The popularity of Guided Trekking in India has seen an upward trend. While many trek organizers have learned the importance of keeping the trail clean, it has not translated into a success.
Some trek organizers believe taking a huge number of trekkers is justifiable. If you can bring your trash down then stars are the limit. This is a problem. And in the context of Roopkund, the number of trekkers is on the rise.
Roopkund today needs a breather. Ethical Trek Companies should opt in scaling down the number of batches they run. The Camping grounds of these treks are not going to expand. The infrastructure at the campsite is non-existent. You don’t have proper toilet facilities on a trek where fixed camps are set. How much amount of human excreta can the mountain consume? How much non-bio degradable waste lays on the trail untreated? Who can do the math and compute the ecological damage in the last 6 years alone in Roopkund?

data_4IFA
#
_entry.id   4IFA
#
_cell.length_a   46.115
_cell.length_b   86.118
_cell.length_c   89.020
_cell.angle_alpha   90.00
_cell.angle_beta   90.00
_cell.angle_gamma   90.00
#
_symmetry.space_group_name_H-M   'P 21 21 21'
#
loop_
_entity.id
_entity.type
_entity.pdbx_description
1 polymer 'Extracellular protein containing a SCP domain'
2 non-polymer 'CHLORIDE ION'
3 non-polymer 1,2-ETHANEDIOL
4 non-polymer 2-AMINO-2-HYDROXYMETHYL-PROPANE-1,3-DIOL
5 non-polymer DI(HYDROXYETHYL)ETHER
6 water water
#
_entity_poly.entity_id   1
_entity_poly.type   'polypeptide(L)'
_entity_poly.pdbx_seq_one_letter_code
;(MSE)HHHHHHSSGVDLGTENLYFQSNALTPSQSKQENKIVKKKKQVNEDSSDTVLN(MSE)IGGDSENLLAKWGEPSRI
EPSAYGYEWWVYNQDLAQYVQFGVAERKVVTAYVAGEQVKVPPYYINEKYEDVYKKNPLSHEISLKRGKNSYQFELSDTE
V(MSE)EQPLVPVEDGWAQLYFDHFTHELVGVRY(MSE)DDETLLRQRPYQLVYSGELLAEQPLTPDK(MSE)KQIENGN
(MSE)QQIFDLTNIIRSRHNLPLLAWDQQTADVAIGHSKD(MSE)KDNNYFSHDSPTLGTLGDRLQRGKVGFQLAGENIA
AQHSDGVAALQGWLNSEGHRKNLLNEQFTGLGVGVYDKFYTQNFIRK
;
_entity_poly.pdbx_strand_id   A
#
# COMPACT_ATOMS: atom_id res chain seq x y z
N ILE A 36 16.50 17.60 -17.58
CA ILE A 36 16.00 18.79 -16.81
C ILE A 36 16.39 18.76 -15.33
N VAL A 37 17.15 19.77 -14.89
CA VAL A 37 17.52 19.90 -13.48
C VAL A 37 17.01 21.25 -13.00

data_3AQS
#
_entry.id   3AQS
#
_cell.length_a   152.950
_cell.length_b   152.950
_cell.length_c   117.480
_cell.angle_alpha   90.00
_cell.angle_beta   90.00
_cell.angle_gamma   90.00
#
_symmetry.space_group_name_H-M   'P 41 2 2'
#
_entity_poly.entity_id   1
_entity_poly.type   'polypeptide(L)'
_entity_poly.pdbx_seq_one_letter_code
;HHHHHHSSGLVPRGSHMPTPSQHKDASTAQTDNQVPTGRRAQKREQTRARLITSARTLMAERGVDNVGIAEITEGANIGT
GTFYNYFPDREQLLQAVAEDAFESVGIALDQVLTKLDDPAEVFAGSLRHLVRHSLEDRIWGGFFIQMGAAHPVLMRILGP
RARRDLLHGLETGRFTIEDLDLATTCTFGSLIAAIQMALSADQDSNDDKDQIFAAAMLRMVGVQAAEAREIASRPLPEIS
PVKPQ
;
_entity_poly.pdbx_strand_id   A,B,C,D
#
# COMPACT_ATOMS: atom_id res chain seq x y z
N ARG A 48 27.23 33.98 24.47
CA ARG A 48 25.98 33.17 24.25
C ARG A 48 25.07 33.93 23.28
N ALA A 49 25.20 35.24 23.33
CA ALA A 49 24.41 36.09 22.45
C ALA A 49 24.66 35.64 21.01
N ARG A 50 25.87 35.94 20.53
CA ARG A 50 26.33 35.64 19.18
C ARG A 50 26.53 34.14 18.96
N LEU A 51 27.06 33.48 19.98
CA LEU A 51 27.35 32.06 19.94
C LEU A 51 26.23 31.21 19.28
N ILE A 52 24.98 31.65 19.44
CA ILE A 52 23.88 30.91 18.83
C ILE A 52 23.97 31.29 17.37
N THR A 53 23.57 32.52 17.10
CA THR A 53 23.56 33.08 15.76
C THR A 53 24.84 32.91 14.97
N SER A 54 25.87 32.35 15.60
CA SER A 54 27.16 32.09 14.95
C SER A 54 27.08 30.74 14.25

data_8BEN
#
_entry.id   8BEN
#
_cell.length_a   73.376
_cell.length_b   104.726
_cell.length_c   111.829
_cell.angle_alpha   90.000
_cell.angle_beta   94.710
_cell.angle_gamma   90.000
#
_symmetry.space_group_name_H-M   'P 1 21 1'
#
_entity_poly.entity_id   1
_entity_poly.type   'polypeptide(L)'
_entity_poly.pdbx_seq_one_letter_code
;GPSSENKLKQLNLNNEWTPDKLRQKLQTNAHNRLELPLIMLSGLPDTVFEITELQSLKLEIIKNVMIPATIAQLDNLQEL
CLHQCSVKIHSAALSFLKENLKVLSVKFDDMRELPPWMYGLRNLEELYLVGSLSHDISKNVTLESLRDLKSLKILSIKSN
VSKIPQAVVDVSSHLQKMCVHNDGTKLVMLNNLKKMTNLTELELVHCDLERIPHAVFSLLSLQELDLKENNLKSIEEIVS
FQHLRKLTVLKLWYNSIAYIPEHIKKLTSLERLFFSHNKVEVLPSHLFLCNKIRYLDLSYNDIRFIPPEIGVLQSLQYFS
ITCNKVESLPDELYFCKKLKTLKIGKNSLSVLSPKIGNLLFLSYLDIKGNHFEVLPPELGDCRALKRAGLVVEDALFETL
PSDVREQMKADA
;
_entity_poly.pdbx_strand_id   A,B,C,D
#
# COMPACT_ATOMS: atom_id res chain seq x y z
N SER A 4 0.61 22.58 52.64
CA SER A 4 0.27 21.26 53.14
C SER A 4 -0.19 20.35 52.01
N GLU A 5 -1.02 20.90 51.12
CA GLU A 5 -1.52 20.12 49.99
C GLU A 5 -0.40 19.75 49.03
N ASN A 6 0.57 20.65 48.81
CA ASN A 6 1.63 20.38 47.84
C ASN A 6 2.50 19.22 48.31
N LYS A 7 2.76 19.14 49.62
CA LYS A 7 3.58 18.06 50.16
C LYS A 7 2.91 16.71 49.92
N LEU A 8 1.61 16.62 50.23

I have seen the reluctance of few Organizers in addressing this concern. How is the need to expand business takes precedence over the ecological impact? Why do they get so defensive when someone talks about regulating the number of trekkers?
The low cost, bulk trekking business model is damaging. It does little in boosting the local micro-enterprise. It is difficult for local operators to now compete with Outside companies. A cost-cutting war hurts the quality and undermines the safety provided to trekkers. Chadar Trek is a good example of this.
Why can’t the Guided trekking be repositioned as a premium product? Why the compromises made by Organizers (in taking unfit and unprepared people) be overlooked?
Most of the Trek Operators have no clue how to work on it. They play the waiting game of seeing the Big Operators make the first move and try to follow them blindly. Unfortunately, what they are learning to focus is how to market/sell treks on social media, launching new treks etc.
The Guided Trekking in India needs regulations. If the government cannot step up, I hope The National Green Tribunal do.